It is critical to get experienced divorce attorneys to guide you through the steps and the court’s processes. Some people go the route of a facilitator. They can overlook the paperwork, but they are not an attorney. They only can make sure everything is filled out correctly. If everything is agreed upon, an attorney is not always needed. However, it is in the best interest to get one because things change at a moment’s notice, and it can get pretty ugly, especially if one topic is not agreed upon.

Part 2: The Filing of the Divorce

Now that the agreements are out the way, the actual filings can take place. Listed below are the steps to how the procedures should take place.

Step 1: Get the Right Court

The court to file in is the court where you live. It must be the domiciled state.

Step 2: Collect the Divorce Forms to Fill Out

Many forms have templates or fill in the blanks to make it easy to file. In addition, some courts have websites where you can download and print out the forms, or you can pick them up at the Clerk of Court’s Office. Every state is different, and the forms are different if children are involved or not.

Step 3: Fill Out the Forms

The forms or the petition must be filled out completely. Then there is the case information sheet and summons that also need to be filled out. Everything should be completed carefully and accurately. It is critical to double-check the information is put down in the right places, and everything is honest. If filing for divorce jointly, a summons is not necessary. Some forms need a Notary Public for the seal of approval. A divorce attorney is usually a Notary and can assist you with this step. All identification is required licenses or passports.

Step 4: Go to the Courthouse and File the Forms 

Two copies should be completed. One should remain in your possession, and the other will be served to the spouse. There is a fee at the courthouse. Every location and state is different. Sometimes the costs can be waived if you cannot afford the fee or there is spousal abuse involved. When this happens, a judge will waive the fees.

Step 5: Get the Papers Served to the Spouse

This is the opportunity for the spouse to rebuttal if needed. Once the papers are served, everything is now in the hands of the one who is served. They can either agree to everything or get their lawyer and fight any of the agreements. This is why it is so critical to keep copies of the divorce papers before they are served.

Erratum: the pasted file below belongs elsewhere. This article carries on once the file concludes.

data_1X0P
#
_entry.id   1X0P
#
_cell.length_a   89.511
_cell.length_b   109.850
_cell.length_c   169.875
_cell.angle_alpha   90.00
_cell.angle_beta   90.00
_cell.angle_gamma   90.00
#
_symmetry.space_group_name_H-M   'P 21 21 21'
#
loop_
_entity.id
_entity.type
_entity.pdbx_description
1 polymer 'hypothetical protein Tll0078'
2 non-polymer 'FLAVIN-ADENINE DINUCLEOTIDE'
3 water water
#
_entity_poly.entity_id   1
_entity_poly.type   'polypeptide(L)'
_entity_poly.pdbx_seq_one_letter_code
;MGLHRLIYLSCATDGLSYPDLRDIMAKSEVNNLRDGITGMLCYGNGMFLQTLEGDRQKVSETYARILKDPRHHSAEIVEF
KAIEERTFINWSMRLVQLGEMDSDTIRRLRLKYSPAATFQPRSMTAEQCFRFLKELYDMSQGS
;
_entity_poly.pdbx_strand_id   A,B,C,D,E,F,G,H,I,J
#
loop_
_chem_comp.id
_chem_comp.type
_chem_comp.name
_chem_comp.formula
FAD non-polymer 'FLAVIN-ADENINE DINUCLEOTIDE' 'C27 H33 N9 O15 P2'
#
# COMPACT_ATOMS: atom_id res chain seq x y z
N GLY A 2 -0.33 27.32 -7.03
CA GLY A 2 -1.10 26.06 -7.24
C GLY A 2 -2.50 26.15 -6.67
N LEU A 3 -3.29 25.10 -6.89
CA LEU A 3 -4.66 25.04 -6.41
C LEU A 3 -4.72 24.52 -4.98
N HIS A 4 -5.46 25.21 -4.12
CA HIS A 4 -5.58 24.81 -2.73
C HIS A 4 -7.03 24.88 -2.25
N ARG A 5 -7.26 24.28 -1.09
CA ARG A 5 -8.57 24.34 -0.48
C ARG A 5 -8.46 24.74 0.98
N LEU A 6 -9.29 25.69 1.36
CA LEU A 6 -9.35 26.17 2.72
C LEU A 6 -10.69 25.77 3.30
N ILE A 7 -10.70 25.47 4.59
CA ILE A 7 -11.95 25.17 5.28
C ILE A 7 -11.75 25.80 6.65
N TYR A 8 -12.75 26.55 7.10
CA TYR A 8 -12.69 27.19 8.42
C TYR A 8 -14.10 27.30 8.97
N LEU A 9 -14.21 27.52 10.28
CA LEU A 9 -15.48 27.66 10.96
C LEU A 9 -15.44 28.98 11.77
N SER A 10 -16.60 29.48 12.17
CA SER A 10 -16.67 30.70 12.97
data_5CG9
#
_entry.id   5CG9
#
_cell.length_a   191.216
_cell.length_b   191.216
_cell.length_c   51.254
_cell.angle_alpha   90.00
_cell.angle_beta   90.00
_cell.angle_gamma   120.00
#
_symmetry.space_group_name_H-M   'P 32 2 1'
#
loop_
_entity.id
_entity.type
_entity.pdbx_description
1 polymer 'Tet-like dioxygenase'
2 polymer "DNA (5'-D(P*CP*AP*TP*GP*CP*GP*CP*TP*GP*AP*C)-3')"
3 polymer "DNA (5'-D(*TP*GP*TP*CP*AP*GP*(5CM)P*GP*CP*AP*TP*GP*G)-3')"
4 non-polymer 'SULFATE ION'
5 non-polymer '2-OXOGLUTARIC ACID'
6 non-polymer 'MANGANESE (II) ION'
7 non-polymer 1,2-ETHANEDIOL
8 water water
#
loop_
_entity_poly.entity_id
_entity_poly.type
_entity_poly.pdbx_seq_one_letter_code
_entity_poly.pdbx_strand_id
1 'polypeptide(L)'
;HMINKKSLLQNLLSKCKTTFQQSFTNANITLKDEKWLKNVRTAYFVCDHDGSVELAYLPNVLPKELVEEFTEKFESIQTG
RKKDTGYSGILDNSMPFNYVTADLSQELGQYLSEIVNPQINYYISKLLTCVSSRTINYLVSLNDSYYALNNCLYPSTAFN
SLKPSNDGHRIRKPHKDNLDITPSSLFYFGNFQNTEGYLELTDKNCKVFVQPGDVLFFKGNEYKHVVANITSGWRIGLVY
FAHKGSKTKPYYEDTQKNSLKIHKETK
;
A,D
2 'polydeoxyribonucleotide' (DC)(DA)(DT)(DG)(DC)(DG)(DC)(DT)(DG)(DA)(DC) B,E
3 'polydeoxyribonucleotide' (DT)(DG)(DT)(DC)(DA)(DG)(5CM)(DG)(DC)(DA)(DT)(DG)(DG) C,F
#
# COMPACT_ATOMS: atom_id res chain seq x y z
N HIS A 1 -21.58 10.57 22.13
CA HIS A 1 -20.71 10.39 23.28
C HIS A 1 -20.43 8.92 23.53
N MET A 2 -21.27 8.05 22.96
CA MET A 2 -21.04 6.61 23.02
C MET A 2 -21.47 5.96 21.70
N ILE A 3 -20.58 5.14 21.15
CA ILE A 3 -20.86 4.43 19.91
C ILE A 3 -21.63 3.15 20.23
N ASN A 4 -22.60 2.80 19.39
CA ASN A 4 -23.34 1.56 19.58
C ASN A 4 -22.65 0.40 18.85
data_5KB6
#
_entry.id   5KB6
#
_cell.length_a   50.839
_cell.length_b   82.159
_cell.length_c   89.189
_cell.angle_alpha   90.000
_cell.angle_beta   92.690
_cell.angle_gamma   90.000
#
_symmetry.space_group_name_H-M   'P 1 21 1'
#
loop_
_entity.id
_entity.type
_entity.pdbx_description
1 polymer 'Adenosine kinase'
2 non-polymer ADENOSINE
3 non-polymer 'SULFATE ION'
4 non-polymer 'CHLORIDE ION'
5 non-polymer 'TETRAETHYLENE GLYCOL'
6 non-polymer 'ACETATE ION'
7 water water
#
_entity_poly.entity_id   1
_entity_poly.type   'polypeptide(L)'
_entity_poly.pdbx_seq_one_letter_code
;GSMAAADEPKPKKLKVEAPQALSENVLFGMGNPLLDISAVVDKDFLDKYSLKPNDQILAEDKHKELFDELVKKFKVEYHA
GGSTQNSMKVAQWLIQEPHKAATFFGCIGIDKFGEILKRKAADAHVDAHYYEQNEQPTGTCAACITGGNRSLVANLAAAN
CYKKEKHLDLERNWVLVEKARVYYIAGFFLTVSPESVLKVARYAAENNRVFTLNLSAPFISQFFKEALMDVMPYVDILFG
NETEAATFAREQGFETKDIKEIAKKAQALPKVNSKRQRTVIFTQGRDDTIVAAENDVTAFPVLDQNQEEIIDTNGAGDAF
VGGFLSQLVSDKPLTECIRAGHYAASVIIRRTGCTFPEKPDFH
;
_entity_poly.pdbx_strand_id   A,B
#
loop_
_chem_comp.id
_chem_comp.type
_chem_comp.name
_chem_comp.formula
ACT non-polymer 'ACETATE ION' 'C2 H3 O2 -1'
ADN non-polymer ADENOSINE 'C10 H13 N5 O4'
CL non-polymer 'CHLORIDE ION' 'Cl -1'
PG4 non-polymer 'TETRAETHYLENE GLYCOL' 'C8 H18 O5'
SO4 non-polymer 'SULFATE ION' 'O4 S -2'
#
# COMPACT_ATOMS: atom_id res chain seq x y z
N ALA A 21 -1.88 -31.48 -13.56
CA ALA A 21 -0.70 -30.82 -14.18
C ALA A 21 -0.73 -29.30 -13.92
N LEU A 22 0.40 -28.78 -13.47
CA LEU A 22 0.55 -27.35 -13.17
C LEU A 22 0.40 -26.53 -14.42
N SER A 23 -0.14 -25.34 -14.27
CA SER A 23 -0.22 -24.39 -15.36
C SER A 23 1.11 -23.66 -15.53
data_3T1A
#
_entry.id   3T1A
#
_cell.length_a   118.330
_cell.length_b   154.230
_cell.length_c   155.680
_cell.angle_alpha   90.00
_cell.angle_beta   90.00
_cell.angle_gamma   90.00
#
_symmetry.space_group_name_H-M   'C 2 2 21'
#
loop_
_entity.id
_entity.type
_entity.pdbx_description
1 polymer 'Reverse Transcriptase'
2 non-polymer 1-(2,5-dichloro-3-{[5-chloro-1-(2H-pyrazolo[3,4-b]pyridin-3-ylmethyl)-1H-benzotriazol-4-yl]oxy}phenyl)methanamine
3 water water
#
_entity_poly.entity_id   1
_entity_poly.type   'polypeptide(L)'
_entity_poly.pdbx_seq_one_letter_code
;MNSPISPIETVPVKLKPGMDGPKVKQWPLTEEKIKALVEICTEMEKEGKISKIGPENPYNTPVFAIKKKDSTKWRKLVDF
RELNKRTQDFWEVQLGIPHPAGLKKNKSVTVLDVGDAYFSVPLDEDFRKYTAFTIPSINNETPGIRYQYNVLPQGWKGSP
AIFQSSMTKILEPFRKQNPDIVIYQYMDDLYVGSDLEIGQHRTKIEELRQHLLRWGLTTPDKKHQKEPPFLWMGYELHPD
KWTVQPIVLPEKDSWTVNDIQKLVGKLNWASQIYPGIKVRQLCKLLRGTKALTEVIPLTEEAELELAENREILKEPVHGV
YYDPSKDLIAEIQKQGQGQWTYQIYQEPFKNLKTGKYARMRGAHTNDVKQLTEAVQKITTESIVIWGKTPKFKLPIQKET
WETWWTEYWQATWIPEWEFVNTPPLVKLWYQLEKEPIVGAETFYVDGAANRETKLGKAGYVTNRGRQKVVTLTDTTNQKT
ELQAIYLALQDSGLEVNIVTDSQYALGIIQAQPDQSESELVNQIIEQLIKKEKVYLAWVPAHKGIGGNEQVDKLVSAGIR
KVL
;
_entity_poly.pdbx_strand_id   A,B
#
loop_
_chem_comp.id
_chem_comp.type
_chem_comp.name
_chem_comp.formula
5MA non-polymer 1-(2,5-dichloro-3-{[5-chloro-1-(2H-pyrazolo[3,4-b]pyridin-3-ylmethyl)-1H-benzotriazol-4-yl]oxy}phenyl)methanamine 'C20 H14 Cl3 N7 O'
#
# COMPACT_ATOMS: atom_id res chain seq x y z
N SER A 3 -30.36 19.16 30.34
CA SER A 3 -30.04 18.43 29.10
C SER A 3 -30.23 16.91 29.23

The spouse who is served has a choice to accept the service. First, however, they have to sign and complete a Waiver and Acceptance of Service form before a Notary Public. Usually, it is a Sheriffs’ Deputy to serve the papers, but it has to be someone who is not associated with the divorce.

Step 6: Complete the Remaining Forms

After the papers are served, other forms need to be filed, like the sworn financial statements. These also need to be signed before a Notary Public. One copy goes to the spouse, and the other is filed in the courts.

Part 3: Finishing with the Divorce

These are the final steps to ending the marriage. Below are the steps required to complete the final objectives.

Step 1: Review the Response of the Spouse

The spouse who was served with the papers can deliver a response to the petition. The answers contain if there will be any disputes on the division of property, spousal maintenance, or child custody.

Step 2: Set Up and Attend a Status Conference

If any disputes arise, a conference must be set up, and all disagreements must be on the table during this time. The courts will inform what documents, if any, need to be brought to the meeting.

Step 3: Mediate All Disputes

Mediators may be required to solve all disputes. This is the best option to save time and money if there are any disagreements. The last thing anyone wants is a massive fight in the courtroom. This mitigates most of the tensions.

Step 4: Finalize a Divorce that is Uncontested

If the divorce is uncontested, which means no disputes and all parties agree, no one has to show up to court. The judge automatically signs off on the divorce, and that is it. The divorce is final.

Step 5: If the Divorce is Contested, Finish the Case

These cases are the ones that end up in court when the couple does not agree on the divorce agreements. Witnesses may be brought in, child custody arguments begin, and testimonies are given on both sides. No two cases are the same. In the end, the judge has the final say, and sometimes cases get reviewed in the months ahead, especially with children involved.